After being teased with a day of spring-like temperatures, Central Ohioans preparing for at least one more blast of winter.
What is a Pediatrician?
Meet Dr. JoAnn Rohyans, Pediatrician
What exactly do you do?
I am a pediatrician in private practice, which means I have an office where parents bring in their children. I see newborn babies from when they are very little up until their college years.
Describe a typical day.
I go on newborn hospital rounds from 7am until 9am, as well as visit sick kids at CCH (Columbus Children’s Hospital). Then I have office hours from 9 am until 7 pm, which are extended if needed.
What’s the coolest part of your job?
Seeing new parents become more comfortable with their roles as parents; seeing kids (that I’ve treated as a doctor) off to college; being invited to high school graduation parties; taking care a family from their prenatal visit through their child’s high school education, and all of their accomplishments in-between.
How do people react when they learn what you do?
Most people are impressed.
How did you become a pediatrician?
By default. I knew I wanted to stay in Columbus, so I applied to the pediatric program at CCH and the OB/Gyn (obstetrician/gynecology) programs around town.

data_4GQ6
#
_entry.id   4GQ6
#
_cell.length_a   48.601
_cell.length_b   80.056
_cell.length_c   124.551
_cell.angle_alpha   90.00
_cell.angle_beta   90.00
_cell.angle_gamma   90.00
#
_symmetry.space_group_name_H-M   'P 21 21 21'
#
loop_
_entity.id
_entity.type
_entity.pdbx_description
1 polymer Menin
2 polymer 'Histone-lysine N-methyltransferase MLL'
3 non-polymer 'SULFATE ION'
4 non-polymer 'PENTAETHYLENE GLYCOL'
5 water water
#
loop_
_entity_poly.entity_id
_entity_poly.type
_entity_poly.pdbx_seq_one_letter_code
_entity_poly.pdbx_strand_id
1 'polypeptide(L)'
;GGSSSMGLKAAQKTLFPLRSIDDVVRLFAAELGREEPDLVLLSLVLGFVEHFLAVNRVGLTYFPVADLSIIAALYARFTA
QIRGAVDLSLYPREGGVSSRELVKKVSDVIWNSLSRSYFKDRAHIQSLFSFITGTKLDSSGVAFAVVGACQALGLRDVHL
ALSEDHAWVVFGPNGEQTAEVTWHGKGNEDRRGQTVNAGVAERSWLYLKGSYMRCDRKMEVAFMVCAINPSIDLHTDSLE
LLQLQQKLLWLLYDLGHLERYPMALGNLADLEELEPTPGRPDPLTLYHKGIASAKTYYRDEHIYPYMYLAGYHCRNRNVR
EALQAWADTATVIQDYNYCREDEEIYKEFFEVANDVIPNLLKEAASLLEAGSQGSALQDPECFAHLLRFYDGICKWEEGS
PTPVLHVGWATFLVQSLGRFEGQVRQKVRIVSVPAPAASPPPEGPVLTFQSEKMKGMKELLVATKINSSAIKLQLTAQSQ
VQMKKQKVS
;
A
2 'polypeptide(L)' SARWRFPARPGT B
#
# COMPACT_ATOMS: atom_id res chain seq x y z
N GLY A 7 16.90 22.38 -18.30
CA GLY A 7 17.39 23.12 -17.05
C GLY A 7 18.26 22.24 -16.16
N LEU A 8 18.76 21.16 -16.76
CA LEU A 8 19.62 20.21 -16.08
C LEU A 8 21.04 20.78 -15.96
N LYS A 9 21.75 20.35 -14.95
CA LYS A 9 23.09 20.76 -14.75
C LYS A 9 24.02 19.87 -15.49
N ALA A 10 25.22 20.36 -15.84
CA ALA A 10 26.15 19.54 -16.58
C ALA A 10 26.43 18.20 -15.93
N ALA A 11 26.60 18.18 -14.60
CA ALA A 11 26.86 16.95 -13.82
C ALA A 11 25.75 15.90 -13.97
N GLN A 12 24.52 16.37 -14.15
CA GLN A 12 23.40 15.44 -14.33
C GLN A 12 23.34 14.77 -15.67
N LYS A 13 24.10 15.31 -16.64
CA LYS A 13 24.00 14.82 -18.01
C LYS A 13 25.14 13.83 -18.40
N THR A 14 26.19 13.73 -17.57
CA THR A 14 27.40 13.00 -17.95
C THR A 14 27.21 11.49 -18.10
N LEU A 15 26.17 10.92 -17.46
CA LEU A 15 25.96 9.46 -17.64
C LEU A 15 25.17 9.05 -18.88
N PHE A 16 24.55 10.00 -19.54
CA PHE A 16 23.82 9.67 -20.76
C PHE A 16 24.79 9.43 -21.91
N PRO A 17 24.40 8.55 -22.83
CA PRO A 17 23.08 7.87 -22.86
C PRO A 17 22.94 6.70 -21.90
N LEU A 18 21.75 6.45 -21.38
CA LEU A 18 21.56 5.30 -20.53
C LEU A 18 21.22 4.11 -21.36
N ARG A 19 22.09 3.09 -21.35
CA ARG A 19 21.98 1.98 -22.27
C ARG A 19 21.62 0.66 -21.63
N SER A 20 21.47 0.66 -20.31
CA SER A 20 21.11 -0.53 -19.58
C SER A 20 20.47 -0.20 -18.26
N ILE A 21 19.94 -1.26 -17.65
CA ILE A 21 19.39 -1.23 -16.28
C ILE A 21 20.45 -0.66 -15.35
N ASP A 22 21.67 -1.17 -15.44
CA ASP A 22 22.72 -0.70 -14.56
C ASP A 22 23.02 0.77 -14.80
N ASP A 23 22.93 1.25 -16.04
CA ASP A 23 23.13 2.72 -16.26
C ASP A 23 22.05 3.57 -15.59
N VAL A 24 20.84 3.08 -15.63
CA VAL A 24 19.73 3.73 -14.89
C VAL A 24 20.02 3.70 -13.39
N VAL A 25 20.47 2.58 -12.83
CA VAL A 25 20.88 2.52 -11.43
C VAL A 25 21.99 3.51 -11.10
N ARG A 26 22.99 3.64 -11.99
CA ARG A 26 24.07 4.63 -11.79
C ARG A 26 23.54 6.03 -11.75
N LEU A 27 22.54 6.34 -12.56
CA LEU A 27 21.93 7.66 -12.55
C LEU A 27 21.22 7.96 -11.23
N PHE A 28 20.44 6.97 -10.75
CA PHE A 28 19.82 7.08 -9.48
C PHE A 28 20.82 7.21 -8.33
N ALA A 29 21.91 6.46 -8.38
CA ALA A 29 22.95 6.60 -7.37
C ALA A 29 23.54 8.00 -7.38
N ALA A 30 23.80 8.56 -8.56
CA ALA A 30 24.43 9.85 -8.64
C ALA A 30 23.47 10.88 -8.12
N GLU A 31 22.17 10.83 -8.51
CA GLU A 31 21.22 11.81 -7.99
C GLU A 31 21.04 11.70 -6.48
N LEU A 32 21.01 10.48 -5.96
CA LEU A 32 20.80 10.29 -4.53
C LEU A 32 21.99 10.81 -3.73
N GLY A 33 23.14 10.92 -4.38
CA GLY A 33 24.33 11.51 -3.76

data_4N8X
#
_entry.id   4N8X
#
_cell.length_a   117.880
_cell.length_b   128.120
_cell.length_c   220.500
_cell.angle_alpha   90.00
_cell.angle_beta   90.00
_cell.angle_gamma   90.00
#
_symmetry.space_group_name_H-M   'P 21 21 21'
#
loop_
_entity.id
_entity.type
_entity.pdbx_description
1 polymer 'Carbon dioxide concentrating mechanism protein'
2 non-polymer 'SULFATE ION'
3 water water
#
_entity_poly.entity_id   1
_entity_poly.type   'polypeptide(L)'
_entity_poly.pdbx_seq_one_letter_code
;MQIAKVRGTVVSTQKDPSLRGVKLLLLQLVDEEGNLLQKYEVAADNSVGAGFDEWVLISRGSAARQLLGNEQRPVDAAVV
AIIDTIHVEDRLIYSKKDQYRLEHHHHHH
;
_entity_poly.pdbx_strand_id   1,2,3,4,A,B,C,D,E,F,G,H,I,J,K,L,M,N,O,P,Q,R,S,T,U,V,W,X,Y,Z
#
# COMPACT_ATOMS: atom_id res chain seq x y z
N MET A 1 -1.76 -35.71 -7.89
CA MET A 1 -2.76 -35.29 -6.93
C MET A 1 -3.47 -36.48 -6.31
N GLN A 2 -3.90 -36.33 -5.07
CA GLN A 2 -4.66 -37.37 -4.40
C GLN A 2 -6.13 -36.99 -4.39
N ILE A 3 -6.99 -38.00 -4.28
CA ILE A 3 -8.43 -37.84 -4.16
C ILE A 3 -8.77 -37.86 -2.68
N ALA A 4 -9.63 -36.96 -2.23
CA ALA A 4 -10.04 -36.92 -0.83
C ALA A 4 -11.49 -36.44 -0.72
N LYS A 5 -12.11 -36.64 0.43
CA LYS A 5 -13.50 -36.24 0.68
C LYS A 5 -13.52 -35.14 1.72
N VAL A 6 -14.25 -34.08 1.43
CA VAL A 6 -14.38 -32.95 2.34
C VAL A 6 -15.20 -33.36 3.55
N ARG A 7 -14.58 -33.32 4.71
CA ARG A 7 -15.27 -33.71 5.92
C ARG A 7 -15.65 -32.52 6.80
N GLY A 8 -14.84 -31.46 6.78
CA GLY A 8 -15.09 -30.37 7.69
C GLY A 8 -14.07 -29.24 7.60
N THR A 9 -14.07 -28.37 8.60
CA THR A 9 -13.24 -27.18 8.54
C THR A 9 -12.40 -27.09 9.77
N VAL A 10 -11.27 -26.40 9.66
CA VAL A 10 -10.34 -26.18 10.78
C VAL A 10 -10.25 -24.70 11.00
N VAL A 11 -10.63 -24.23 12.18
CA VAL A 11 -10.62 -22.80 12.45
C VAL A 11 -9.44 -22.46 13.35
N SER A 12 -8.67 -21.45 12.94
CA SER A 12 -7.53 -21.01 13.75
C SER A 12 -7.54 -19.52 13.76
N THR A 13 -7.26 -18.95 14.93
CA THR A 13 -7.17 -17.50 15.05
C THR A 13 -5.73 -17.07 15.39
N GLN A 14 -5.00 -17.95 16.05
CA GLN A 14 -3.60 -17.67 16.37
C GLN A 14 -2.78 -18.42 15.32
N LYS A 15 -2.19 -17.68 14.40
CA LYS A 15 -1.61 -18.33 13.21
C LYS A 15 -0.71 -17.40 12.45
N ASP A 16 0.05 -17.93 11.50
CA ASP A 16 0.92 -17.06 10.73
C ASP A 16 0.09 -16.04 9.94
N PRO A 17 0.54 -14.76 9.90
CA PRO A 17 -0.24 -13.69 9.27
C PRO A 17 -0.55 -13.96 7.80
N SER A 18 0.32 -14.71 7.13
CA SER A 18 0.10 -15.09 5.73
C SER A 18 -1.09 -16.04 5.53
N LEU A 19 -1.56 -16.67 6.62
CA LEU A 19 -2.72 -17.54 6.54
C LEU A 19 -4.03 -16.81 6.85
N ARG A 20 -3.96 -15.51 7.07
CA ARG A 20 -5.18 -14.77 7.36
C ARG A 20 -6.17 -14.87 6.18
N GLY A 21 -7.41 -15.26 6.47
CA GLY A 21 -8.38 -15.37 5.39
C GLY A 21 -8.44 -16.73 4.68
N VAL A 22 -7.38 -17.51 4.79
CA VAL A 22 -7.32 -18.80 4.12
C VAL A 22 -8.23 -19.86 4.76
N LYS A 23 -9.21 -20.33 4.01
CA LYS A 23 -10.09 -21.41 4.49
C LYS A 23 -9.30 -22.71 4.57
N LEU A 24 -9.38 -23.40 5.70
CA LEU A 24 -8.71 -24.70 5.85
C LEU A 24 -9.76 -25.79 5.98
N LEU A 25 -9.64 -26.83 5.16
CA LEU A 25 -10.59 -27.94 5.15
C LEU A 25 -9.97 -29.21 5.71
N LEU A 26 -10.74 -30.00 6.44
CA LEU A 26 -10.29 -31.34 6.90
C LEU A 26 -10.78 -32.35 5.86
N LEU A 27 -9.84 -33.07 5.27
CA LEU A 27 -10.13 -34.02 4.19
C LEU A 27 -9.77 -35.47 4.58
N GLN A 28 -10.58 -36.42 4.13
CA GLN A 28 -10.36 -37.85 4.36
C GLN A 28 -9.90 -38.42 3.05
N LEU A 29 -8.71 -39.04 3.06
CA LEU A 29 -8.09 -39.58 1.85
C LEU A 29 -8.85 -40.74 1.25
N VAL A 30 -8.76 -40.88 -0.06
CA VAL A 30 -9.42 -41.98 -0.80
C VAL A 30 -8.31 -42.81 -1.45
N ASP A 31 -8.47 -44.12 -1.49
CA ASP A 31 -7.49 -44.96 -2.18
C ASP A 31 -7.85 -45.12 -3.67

What disappoints you about your job?
Parent-directed care. People think that the Internet has made them an expert in pediatric medicine when I’ve had 34 years of experience in pediatrics. They get some information off of a web site and think they understand something, when the information might be ok and might not be ok. Also, it disappoints me when parents can’t understand that a virus is a real disease but it needs no special medicine, such as antibiotics.
How has your job changed over time?
There’s more paperwork. There’s also decreased compensation in relation to how many patients are treated. A physician is totally dependent on production, but the average salary doesn’t increase.
How will your job be different ten years from now?
There will be more electronic medical records, better ways to share medical information, better billing systems, and better compensation.
What are some of the most important skills and abilities needed for this job?
The ability to think on your feet, to relate easily to others. You must have broad knowledge skills plus practical experience. The ability to listen, and the ability to summarize and synthesize information.
How much of that is learned and how much is natural aptitude?
Medical knowledge is learned; the ability to learn/study medicine in general, as well as communication skills, is aptitude.
What advice do you have for people who want to enter this field?
Decide as early as you can what field you want to specialize in. Take all of the med school pre-requisites in college before you get in medical school. Make sure you enjoy communicating with parents and helping others learn pediatrics.